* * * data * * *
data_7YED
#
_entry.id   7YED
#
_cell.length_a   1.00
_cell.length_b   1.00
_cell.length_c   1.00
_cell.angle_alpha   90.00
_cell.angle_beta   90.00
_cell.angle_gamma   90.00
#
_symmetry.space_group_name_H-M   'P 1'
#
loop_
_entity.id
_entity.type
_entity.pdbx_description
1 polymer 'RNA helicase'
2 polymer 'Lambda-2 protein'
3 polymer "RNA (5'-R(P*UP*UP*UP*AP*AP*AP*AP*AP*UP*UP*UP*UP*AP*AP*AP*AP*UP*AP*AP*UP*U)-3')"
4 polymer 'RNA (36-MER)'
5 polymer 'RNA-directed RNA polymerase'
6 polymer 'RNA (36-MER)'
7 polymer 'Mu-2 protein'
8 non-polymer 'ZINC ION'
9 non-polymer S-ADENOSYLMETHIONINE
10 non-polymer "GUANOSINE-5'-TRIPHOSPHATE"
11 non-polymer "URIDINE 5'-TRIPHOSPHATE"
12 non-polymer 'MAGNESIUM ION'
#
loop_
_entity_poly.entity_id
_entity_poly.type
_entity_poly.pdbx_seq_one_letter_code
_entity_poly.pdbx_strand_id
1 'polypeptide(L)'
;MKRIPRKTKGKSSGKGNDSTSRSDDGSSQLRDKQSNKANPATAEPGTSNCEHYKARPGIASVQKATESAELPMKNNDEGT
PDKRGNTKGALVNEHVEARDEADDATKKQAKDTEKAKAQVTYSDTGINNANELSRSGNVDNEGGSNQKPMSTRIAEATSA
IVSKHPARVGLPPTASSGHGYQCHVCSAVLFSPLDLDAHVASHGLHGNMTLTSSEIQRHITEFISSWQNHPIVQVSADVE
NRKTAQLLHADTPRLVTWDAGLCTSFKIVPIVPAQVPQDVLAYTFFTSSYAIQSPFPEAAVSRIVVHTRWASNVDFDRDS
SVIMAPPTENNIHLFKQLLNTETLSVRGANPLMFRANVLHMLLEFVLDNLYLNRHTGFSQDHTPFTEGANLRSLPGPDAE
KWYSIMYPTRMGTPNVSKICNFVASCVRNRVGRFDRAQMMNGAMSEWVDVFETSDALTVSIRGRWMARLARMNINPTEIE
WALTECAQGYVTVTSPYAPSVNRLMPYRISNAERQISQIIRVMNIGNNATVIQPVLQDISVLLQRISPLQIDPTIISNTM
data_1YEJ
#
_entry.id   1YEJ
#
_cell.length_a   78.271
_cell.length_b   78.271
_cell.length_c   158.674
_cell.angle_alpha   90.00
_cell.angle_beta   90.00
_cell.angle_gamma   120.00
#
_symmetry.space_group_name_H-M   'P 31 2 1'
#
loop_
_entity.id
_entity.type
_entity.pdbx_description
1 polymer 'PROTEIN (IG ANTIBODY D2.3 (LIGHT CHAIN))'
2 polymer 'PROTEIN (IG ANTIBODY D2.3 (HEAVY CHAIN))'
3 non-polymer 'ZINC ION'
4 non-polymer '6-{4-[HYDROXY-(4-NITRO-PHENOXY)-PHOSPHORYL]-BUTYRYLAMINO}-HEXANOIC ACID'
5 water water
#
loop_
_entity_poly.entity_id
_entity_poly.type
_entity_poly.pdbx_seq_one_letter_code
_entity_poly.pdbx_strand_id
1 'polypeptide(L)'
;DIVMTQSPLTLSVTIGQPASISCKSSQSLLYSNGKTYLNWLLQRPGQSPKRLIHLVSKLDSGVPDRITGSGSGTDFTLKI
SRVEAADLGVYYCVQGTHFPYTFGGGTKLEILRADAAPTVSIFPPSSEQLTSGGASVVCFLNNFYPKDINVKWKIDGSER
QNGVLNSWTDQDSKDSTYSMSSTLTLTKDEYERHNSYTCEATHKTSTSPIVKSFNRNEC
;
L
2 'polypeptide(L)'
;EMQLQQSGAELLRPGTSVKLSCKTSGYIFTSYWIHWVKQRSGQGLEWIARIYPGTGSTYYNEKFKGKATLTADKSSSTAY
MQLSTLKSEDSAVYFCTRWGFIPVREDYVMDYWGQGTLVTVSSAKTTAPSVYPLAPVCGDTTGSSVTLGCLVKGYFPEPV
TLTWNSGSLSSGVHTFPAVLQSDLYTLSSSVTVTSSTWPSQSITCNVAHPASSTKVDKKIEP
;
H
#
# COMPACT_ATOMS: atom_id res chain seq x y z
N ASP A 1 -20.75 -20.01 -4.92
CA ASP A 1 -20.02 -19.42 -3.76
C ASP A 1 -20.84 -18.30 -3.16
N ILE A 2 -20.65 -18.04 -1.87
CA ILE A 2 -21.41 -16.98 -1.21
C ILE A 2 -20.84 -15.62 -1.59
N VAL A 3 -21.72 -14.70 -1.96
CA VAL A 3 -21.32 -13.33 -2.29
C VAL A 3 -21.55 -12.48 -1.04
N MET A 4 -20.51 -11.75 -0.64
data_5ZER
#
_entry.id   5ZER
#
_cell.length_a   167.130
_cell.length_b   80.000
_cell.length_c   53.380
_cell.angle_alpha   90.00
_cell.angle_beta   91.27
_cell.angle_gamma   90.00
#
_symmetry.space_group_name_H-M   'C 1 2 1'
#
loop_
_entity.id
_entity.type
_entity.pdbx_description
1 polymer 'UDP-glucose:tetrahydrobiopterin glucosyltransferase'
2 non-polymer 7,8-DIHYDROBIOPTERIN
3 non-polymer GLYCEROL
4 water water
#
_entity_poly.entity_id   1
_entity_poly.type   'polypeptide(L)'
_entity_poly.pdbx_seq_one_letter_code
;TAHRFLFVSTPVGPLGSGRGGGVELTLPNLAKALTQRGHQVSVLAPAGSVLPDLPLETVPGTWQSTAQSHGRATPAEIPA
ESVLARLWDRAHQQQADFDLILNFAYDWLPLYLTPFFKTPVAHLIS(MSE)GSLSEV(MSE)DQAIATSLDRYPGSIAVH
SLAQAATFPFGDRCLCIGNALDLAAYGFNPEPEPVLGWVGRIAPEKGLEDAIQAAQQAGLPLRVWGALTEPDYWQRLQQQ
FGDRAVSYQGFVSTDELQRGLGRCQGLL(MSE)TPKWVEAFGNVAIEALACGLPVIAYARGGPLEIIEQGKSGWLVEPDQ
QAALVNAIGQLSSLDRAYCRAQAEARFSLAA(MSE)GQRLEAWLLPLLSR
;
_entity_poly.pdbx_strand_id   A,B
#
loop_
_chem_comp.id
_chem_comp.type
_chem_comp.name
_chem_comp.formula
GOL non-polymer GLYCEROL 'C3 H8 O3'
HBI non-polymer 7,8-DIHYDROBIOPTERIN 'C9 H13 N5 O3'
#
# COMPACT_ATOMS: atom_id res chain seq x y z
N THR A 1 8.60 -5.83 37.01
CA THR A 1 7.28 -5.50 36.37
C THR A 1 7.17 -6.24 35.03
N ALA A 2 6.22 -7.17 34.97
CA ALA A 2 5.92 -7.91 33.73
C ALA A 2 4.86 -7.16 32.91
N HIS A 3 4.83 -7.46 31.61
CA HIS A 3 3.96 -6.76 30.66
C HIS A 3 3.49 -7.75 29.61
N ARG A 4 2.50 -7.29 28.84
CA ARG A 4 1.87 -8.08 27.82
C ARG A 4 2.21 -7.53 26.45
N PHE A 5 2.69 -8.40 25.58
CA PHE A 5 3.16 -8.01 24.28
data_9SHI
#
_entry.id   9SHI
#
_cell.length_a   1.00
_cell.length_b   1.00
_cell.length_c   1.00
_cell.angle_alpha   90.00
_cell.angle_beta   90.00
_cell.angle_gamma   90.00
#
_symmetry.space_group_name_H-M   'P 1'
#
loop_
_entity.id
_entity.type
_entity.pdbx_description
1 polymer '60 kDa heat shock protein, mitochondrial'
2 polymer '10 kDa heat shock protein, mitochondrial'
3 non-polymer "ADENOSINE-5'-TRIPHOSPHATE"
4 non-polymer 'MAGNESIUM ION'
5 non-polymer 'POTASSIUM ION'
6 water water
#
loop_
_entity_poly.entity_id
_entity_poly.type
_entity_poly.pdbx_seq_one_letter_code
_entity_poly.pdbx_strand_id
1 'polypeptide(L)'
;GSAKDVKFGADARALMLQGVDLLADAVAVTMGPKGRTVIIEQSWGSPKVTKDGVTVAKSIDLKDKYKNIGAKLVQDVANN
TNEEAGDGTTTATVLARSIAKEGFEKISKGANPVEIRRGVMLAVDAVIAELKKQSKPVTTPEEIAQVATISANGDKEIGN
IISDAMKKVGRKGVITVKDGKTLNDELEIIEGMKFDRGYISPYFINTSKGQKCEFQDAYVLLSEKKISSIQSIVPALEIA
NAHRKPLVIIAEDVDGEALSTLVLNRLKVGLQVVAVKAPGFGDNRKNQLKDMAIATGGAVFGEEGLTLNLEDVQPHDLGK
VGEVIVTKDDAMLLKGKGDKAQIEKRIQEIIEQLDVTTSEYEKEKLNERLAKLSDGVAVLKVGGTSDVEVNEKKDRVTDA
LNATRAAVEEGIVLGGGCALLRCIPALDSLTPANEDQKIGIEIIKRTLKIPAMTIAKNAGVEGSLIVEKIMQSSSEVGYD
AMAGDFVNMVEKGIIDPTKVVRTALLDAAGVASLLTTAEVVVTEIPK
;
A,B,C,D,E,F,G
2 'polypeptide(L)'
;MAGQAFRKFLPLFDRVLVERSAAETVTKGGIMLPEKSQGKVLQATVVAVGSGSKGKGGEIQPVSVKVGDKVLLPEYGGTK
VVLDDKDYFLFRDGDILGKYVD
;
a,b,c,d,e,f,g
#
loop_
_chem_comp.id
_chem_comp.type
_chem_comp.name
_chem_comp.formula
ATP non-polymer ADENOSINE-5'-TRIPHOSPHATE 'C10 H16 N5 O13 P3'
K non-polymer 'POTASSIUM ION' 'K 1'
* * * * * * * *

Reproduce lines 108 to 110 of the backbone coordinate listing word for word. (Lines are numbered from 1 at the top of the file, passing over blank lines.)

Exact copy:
#
loop_
_entity.id